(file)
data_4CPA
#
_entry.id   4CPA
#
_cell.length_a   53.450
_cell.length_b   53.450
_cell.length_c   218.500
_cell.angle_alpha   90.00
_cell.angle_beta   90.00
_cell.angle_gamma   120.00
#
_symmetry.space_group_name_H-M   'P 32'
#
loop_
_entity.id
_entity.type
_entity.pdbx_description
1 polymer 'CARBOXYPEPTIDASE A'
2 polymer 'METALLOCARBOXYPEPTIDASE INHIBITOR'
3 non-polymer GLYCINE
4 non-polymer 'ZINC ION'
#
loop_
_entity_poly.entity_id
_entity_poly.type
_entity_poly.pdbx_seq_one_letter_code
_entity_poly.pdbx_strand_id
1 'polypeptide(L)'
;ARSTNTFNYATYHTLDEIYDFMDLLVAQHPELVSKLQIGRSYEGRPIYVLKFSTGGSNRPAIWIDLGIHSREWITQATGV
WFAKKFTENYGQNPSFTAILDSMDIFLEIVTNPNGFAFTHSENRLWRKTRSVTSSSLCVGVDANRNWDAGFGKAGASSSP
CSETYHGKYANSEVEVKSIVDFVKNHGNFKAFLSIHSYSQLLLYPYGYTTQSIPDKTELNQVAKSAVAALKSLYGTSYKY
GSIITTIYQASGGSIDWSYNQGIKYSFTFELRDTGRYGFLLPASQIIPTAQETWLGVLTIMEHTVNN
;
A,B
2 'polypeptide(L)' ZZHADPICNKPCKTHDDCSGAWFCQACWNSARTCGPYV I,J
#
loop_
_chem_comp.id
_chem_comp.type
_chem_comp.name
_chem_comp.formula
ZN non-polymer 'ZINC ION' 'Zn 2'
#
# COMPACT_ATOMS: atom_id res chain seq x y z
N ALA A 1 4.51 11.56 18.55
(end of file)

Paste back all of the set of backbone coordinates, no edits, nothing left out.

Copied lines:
data_4CPA
#
_entry.id   4CPA
#
_cell.length_a   53.450
_cell.length_b   53.450
_cell.length_c   218.500
_cell.angle_alpha   90.00
_cell.angle_beta   90.00
_cell.angle_gamma   120.00
#
_symmetry.space_group_name_H-M   'P 32'
#
loop_
_entity.id
_entity.type
_entity.pdbx_description
1 polymer 'CARBOXYPEPTIDASE A'
2 polymer 'METALLOCARBOXYPEPTIDASE INHIBITOR'
3 non-polymer GLYCINE
4 non-polymer 'ZINC ION'
#
loop_
_entity_poly.entity_id
_entity_poly.type
_entity_poly.pdbx_seq_one_letter_code
_entity_poly.pdbx_strand_id
1 'polypeptide(L)'
;ARSTNTFNYATYHTLDEIYDFMDLLVAQHPELVSKLQIGRSYEGRPIYVLKFSTGGSNRPAIWIDLGIHSREWITQATGV
WFAKKFTENYGQNPSFTAILDSMDIFLEIVTNPNGFAFTHSENRLWRKTRSVTSSSLCVGVDANRNWDAGFGKAGASSSP
CSETYHGKYANSEVEVKSIVDFVKNHGNFKAFLSIHSYSQLLLYPYGYTTQSIPDKTELNQVAKSAVAALKSLYGTSYKY
GSIITTIYQASGGSIDWSYNQGIKYSFTFELRDTGRYGFLLPASQIIPTAQETWLGVLTIMEHTVNN
;
A,B
2 'polypeptide(L)' ZZHADPICNKPCKTHDDCSGAWFCQACWNSARTCGPYV I,J
#
loop_
_chem_comp.id
_chem_comp.type
_chem_comp.name
_chem_comp.formula
ZN non-polymer 'ZINC ION' 'Zn 2'
#
# COMPACT_ATOMS: atom_id res chain seq x y z
N ALA A 1 4.51 11.56 18.55